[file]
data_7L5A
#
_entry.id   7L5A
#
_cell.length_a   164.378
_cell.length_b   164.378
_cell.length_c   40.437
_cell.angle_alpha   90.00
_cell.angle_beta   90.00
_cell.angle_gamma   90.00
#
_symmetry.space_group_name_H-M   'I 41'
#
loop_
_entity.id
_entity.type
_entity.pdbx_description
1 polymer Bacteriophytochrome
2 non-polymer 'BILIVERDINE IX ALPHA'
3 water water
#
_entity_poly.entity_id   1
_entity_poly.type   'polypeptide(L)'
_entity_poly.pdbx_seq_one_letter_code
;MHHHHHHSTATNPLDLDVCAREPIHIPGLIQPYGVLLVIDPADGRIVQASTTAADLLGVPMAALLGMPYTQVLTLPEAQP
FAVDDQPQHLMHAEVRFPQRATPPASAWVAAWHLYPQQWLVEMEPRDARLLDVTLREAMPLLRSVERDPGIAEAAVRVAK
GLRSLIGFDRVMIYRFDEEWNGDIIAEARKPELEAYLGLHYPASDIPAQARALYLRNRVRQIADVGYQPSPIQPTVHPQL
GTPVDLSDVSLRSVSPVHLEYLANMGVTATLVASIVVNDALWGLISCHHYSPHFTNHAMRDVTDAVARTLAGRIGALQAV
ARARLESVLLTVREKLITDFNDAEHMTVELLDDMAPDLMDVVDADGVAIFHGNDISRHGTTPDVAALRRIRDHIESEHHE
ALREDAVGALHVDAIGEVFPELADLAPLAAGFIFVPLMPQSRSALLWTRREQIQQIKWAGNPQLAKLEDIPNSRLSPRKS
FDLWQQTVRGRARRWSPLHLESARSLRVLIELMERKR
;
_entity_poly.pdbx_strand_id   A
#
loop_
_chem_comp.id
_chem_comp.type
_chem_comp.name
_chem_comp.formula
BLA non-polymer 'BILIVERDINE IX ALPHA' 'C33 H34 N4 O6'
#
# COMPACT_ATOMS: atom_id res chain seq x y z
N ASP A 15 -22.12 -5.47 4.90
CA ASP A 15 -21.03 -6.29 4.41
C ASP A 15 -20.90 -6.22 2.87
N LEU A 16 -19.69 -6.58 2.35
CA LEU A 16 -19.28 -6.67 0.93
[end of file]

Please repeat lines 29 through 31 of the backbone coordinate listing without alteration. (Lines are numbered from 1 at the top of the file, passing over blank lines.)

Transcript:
ARARLESVLLTVREKLITDFNDAEHMTVELLDDMAPDLMDVVDADGVAIFHGNDISRHGTTPDVAALRRIRDHIESEHHE
ALREDAVGALHVDAIGEVFPELADLAPLAAGFIFVPLMPQSRSALLWTRREQIQQIKWAGNPQLAKLEDIPNSRLSPRKS
FDLWQQTVRGRARRWSPLHLESARSLRVLIELMERKR